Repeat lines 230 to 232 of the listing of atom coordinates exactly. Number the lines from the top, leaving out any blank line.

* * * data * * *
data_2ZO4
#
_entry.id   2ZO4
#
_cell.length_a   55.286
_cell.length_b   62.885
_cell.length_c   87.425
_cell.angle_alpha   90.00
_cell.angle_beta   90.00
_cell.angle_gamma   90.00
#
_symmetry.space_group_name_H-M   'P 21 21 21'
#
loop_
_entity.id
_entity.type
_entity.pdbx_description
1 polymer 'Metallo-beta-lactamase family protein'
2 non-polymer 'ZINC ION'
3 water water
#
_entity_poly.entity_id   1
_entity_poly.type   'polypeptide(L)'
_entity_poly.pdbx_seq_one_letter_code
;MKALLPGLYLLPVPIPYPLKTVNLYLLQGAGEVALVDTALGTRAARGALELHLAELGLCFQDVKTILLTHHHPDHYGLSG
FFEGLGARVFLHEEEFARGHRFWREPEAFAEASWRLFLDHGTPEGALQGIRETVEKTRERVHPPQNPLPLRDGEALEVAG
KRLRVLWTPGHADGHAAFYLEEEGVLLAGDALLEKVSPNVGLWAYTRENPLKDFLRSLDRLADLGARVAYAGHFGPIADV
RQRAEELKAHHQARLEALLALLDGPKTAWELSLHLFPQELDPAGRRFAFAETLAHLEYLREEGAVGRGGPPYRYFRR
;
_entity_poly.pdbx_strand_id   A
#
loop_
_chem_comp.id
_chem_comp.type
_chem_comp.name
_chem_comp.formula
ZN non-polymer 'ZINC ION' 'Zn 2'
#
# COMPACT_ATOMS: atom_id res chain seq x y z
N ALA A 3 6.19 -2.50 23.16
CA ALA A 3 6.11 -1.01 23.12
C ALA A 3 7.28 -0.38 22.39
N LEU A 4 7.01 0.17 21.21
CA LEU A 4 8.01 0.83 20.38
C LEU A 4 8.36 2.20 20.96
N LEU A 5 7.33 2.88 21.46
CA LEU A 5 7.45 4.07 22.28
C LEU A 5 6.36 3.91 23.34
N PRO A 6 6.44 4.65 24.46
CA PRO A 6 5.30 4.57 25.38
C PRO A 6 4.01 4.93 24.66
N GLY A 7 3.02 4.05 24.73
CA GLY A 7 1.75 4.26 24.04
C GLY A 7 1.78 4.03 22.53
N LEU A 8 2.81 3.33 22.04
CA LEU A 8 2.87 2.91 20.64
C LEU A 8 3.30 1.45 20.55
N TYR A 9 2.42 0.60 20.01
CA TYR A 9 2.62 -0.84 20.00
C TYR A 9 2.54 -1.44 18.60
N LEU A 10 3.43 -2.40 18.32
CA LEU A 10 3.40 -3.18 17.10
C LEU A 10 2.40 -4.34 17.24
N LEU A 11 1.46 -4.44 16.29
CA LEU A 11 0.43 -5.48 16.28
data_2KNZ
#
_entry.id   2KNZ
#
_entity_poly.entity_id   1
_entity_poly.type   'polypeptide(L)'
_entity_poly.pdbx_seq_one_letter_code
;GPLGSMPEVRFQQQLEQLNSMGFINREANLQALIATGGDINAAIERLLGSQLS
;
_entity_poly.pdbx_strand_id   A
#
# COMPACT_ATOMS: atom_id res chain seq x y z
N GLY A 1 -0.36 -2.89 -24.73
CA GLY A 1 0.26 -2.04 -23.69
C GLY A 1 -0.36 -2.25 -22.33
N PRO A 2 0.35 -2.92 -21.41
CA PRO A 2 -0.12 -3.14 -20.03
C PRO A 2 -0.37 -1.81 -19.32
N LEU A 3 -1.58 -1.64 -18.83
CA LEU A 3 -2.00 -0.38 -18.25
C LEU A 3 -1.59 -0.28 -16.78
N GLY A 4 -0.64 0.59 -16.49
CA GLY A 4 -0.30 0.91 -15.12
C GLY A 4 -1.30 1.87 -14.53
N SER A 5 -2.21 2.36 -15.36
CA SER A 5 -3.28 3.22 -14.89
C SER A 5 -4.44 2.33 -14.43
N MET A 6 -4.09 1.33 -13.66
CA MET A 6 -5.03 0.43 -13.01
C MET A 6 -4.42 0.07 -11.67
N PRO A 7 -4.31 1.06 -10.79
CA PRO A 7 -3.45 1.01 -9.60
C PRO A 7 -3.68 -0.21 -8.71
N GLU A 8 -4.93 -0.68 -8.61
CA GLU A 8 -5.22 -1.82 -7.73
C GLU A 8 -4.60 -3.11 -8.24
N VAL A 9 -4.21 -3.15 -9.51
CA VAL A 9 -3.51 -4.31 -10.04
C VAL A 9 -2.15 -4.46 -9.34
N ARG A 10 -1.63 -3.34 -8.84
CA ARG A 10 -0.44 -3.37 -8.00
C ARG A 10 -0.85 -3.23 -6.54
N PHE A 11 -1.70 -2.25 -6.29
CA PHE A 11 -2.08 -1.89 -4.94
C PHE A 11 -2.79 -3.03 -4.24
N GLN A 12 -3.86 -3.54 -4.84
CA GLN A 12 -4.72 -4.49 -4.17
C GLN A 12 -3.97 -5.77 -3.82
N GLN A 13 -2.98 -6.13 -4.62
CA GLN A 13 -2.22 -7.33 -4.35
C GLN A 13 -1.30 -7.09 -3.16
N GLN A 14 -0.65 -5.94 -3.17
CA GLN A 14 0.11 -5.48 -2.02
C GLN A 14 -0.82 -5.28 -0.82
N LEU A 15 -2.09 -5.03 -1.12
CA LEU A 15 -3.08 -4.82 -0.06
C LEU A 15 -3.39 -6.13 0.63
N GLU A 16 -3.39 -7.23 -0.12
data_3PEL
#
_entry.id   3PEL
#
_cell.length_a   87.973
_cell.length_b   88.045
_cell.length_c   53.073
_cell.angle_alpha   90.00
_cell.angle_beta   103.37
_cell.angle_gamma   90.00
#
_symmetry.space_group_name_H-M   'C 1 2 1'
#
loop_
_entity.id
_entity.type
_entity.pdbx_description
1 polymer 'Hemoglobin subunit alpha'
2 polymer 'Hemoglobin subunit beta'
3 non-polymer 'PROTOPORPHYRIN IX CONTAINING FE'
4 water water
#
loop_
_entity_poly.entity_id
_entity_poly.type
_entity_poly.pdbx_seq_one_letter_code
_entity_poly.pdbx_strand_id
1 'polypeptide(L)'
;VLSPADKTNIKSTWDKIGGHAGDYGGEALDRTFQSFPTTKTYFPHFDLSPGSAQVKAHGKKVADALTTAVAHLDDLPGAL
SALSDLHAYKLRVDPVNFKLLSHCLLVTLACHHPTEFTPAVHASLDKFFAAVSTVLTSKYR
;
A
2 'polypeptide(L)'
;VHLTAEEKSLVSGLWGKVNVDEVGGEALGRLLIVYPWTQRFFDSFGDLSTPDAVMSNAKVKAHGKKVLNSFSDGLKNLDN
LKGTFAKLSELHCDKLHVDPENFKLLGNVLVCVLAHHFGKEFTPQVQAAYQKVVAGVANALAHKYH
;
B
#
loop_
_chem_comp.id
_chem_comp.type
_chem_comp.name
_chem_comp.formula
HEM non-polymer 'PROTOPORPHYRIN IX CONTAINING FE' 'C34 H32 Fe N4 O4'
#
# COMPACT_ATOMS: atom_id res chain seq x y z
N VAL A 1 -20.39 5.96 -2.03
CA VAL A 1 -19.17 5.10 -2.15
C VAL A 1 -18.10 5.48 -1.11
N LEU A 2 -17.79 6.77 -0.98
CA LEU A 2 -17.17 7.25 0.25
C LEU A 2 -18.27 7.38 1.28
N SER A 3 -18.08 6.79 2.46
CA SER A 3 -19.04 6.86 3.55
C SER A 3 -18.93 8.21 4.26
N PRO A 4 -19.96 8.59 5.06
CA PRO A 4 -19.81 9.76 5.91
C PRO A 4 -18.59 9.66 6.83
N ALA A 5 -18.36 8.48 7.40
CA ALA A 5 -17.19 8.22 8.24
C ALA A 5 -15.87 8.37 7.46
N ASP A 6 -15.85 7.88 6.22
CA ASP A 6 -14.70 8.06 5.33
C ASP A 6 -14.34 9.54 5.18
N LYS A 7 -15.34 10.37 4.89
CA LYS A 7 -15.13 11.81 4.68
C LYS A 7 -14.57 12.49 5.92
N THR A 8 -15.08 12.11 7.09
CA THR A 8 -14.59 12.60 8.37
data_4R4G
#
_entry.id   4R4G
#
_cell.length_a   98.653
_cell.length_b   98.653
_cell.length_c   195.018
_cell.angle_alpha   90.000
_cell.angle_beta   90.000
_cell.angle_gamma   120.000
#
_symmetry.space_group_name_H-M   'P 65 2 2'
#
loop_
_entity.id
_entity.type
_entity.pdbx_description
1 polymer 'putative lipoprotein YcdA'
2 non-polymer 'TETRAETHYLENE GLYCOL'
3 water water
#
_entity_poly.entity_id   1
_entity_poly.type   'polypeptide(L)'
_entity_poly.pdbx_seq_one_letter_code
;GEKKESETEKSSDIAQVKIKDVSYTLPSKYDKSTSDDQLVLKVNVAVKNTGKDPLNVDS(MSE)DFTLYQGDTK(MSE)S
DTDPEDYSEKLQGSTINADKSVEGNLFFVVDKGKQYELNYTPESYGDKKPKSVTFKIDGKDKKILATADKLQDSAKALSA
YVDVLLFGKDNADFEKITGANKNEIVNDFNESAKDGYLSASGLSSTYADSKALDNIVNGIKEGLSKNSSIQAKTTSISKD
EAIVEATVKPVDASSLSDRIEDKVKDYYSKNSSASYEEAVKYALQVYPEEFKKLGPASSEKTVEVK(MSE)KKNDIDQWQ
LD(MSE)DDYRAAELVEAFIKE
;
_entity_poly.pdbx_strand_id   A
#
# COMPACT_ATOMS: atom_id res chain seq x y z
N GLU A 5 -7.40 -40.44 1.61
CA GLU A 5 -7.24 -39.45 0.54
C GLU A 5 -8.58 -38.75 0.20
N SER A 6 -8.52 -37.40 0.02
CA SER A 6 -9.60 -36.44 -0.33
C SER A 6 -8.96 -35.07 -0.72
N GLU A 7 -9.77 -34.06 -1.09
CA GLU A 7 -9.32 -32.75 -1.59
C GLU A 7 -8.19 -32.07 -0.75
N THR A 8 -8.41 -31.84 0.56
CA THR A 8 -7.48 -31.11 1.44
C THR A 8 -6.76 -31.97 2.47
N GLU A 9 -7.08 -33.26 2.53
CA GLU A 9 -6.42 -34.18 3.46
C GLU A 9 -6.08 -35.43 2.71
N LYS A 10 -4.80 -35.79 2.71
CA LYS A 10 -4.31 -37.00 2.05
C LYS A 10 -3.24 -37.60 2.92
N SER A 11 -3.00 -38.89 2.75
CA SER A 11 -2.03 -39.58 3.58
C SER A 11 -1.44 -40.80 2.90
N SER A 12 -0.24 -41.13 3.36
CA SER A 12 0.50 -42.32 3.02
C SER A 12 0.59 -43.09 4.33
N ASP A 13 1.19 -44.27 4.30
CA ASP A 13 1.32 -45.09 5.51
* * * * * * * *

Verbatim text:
CA SER A 6 -9.60 -36.44 -0.33
C SER A 6 -8.96 -35.07 -0.72
N GLU A 7 -9.77 -34.06 -1.09